Shelby man talks down Taylorsville’s gun ordinance

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By Shannon Brock

TAYLORSVILLE –  Turning 180 degrees from a prior vote, the Taylorsville City Commission failed to get a motion last Tuesday in order to pass an ordinance that would have banned concealed deadly weapons in city buildings.

The commission took a look at its concealed-carry policy – or lack thereof – at its September meeting at the urging of Shelby County resident Stephen McBride of the Kentucky Concealed Carry Coalition.

The city has had signs declaring that concealed deadly weapons are not allowed in city buildings since the city annex was built in 1999. However state laws say that the signs must be backed by an ordinance, which the city did not have.
At the September meeting, McBride asked that the city either remove its signs or pass an ordinance to be in compliance with the law.

City Attorney Dudley Dale brought an ordinance before the commission at that meeting. The ordinance was approved on first reading by vote of 4-1, with Mayor Don Pay voting against it.

An ordinance does not go into effect until it is approved on second reading, which was scheduled to take place last Tuesday night.
But early in that meeting, during the time allotted for comments from citizens, McBride addressed the commission and commented on points made during last month’s discussion.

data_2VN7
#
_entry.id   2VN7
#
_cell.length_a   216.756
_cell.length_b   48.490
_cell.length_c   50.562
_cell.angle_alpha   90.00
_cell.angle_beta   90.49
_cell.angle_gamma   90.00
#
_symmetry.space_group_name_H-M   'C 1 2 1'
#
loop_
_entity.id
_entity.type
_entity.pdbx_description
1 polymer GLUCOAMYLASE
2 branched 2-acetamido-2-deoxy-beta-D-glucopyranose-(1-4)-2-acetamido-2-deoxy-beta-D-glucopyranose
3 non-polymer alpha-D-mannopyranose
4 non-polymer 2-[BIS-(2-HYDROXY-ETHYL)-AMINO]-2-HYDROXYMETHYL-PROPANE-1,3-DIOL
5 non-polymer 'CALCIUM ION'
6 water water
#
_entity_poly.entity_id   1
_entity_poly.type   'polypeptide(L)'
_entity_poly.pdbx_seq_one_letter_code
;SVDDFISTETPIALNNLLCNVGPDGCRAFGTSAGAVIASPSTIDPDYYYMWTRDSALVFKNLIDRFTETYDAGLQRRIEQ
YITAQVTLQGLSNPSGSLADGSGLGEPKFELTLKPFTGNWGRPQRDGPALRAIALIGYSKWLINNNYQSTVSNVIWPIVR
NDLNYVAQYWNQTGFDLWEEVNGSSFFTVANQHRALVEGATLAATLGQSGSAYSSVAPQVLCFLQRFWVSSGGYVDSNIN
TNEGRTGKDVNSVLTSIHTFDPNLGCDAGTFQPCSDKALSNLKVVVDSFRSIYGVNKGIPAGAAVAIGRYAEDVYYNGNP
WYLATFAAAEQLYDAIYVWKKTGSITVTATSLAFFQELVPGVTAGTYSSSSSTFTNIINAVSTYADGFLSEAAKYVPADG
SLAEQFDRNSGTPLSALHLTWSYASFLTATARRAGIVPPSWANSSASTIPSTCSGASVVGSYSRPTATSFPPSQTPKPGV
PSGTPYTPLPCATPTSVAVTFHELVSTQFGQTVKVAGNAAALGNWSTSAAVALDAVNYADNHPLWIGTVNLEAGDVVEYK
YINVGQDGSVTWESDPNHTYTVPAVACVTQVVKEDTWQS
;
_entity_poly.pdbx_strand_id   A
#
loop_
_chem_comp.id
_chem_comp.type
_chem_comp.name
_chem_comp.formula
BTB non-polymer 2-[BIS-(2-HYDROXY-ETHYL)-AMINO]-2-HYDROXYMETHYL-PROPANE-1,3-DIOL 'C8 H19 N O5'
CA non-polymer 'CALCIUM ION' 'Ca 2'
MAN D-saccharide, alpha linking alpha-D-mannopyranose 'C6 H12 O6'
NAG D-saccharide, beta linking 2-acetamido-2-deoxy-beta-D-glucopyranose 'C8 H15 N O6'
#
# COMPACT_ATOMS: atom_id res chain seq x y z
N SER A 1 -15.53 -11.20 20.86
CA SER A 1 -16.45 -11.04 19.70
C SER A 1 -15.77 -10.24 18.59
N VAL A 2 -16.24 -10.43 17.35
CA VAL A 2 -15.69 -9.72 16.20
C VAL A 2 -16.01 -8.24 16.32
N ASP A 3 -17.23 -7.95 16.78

McBride said one comment made during the September meeting was that several shootings had occurred across the nation at meetings similar to the city commission meeting.

“It failed to be pointed out that every one of those jurisdictions had this type of ordinance,” McBride said. “They didn’t work. They never work.”

McBride said it “defies logic” that a person with the intent to shoot in a meeting would be deterred by a sign.

He pointed out that the city only could prohibit people who are carrying concealed weapons, but anyone is able to openly carry a weapon.
“I don’t question your authority to do this; I just question the sense of it,” McBride said.
Later in the meeting, after the second reading of the ordinance, Pay called for a motion to pass the ordinance, but one wasn’t made.

Dale reminded the commission it needed to pass a motion to take down the signs that were currently on the building.
“What about the signs that say ‘no weapons’?” Commissioner Beverly Ingram asked.
“Those are the ones that have to come down,” Dale said, explaining that the city has no authority to prohibit citizens from openly carrying weapons.

The motion to remove the signs passed unanimously.